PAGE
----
The person breeds these dogs because:

A) They're cute and will make cute puppies.
B) The person expects to make some money from the sale of the puppies.
C) They like puppies and want to have some born in their home.
D) They want their kids to whiteness the miracle of birth. That's another big one.

I agree with all of that, except the purebred part. I boarded my horses with a woman who had a lab/shep mix (I think maybe even some pit in there) and she bred her several times to different dogs, then put an add in the newspaper to sell the puppies. Didn't care who took them, no contract, no health testing.. as long as they showed up with cash. She was a back yard breeder to me. Though I do think back yard breeders can come in the variety that you described with the pure bred dog. 99% of all dogs advertised in the paper and on craigslist come from back yard breeders, even though they're pure bred.

However, I also know several people like this:

Quote:
There is a man who lives in a very rural area and has extensive livestock and acreage. His living is dependent upon his livestock. He has bred, over several years, some dogs which he uses to hunt and kill coyotes and bobcats. He carefully selected the breeds that he used to get large, black, fast, agile, powerful dogs with a strong hunting instinct (I think he uses Borzoi, Irish Wolfhound and I forgot the third). He started with excellent foundation stock, breeds for a very specific purpose, has all dogs extensively health tested. He very rarely breeds, only when he himself needs replacements. He is very careful to select the pups that he keeps, his dogs tend to have small litters, and he does not sell the puppies for a profit. He rehomes the ones that don't make his cut for a small fee and with a spay/neuter contract, a promise to return the dog to him if at any time during the dog's lifetime it must be rehomed, etc. ETA: He does not give these dogs a made up name, nor does he try to extoll their praises when rehoming puppies. He is very straightforward about what his dogs are- a multigenerational, three-breed mix which has been developed by him, for his own use.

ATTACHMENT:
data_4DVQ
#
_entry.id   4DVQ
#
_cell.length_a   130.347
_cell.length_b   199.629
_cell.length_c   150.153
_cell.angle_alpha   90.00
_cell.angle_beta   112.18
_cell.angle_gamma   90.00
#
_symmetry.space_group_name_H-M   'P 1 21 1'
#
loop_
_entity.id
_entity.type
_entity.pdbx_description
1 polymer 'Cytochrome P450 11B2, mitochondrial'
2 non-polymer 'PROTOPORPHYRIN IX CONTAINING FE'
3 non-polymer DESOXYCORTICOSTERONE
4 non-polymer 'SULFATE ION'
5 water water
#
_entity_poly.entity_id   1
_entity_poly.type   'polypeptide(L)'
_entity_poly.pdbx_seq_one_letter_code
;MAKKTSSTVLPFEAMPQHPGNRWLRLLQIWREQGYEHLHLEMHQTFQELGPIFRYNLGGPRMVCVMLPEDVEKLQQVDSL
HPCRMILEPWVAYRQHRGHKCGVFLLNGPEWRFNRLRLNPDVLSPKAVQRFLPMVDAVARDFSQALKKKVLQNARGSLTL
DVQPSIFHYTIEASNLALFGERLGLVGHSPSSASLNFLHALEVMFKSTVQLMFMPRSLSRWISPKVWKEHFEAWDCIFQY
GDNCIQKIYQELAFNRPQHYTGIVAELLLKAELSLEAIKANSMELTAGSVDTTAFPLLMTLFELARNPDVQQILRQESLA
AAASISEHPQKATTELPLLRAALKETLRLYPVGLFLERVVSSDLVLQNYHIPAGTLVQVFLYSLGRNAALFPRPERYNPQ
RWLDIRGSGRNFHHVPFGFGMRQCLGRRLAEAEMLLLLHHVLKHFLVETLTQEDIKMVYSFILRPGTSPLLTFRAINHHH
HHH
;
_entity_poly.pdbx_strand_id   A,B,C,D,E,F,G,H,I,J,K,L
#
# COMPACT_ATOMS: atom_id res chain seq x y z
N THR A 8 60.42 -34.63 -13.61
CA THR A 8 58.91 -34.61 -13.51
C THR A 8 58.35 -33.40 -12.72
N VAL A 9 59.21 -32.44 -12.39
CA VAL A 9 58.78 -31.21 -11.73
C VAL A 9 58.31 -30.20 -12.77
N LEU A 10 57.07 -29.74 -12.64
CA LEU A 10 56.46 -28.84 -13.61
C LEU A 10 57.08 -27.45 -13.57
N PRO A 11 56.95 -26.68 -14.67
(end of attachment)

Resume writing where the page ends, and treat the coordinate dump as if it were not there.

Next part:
That is very common among hunters, and I don't consider privately bred dogs that are almost always kept by the hunter to be contributing to the problems that back yard breeders are creating.

Even within the Jack Russell circle (the hunting circle) it's known that some hunters will add an Irish Terrier, or what have you, for some very specific traits. But like you said, the pups are not sold for profit, the dogs are tested before hand (especially when people are dependent on them for their livelihood, it's important to ensure the dogs will be healthy!), and in fact, they're usually spayed and neutered before being sold, if they are sold, to ensure the lines are not going to be carried out outside that hunter's specific breeding program. Though usually, they keep the pups for themselves, and they're only bred when they need more dogs.

To me, that's worlds different from two poorly bred dysplastic Goldens being paired so the kids can whiteness the miracle of birth only for the puppies to be sold in the Sunday paper.
post #3 of 72